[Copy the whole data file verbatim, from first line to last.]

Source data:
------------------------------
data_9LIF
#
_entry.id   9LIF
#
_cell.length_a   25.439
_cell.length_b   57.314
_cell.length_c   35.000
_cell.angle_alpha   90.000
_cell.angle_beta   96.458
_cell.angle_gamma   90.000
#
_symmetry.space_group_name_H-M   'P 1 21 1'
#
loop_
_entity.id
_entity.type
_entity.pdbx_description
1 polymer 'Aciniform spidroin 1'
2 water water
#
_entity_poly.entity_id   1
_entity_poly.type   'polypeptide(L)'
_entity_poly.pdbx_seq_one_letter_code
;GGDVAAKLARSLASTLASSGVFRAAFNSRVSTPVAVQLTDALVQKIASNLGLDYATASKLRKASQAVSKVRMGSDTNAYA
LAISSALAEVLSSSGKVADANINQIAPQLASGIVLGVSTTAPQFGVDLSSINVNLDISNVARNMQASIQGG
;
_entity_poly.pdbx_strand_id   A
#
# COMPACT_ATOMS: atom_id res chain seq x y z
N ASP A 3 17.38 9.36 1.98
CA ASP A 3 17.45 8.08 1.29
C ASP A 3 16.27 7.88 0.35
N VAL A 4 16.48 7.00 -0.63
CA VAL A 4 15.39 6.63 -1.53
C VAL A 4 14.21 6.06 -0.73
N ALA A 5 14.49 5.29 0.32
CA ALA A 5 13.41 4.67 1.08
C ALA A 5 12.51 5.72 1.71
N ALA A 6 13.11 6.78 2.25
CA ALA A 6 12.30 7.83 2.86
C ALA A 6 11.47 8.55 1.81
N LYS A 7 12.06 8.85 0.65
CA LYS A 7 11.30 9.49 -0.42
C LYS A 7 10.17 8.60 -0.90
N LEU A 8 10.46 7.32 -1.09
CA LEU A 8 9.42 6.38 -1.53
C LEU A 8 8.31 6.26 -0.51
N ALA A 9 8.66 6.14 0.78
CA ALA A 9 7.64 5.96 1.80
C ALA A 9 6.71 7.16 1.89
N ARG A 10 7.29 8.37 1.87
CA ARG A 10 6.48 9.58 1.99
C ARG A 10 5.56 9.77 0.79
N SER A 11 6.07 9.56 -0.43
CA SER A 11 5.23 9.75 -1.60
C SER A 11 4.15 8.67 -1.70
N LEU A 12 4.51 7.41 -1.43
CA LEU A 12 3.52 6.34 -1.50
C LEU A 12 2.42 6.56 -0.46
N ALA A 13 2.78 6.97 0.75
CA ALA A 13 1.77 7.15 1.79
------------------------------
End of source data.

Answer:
data_9LIF
#
_entry.id   9LIF
#
_cell.length_a   25.439
_cell.length_b   57.314
_cell.length_c   35.000
_cell.angle_alpha   90.000
_cell.angle_beta   96.458
_cell.angle_gamma   90.000
#
_symmetry.space_group_name_H-M   'P 1 21 1'
#
loop_
_entity.id
_entity.type
_entity.pdbx_description
1 polymer 'Aciniform spidroin 1'
2 water water
#
_entity_poly.entity_id   1
_entity_poly.type   'polypeptide(L)'
_entity_poly.pdbx_seq_one_letter_code
;GGDVAAKLARSLASTLASSGVFRAAFNSRVSTPVAVQLTDALVQKIASNLGLDYATASKLRKASQAVSKVRMGSDTNAYA
LAISSALAEVLSSSGKVADANINQIAPQLASGIVLGVSTTAPQFGVDLSSINVNLDISNVARNMQASIQGG
;
_entity_poly.pdbx_strand_id   A
#
# COMPACT_ATOMS: atom_id res chain seq x y z
N ASP A 3 17.38 9.36 1.98
CA ASP A 3 17.45 8.08 1.29
C ASP A 3 16.27 7.88 0.35
N VAL A 4 16.48 7.00 -0.63
CA VAL A 4 15.39 6.63 -1.53
C VAL A 4 14.21 6.06 -0.73
N ALA A 5 14.49 5.29 0.32
CA ALA A 5 13.41 4.67 1.08
C ALA A 5 12.51 5.72 1.71
N ALA A 6 13.11 6.78 2.25
CA ALA A 6 12.30 7.83 2.86
C ALA A 6 11.47 8.55 1.81
N LYS A 7 12.06 8.85 0.65
CA LYS A 7 11.30 9.49 -0.42
C LYS A 7 10.17 8.60 -0.90
N LEU A 8 10.46 7.32 -1.09
CA LEU A 8 9.42 6.38 -1.53
C LEU A 8 8.31 6.26 -0.51
N ALA A 9 8.66 6.14 0.78
CA ALA A 9 7.64 5.96 1.80
C ALA A 9 6.71 7.16 1.89
N ARG A 10 7.29 8.37 1.87
CA ARG A 10 6.48 9.58 1.99
C ARG A 10 5.56 9.77 0.79
N SER A 11 6.07 9.56 -0.43
CA SER A 11 5.23 9.75 -1.60
C SER A 11 4.15 8.67 -1.70
N LEU A 12 4.51 7.41 -1.43
CA LEU A 12 3.52 6.34 -1.50
C LEU A 12 2.42 6.56 -0.46
N ALA A 13 2.78 6.97 0.75
CA ALA A 13 1.77 7.15 1.79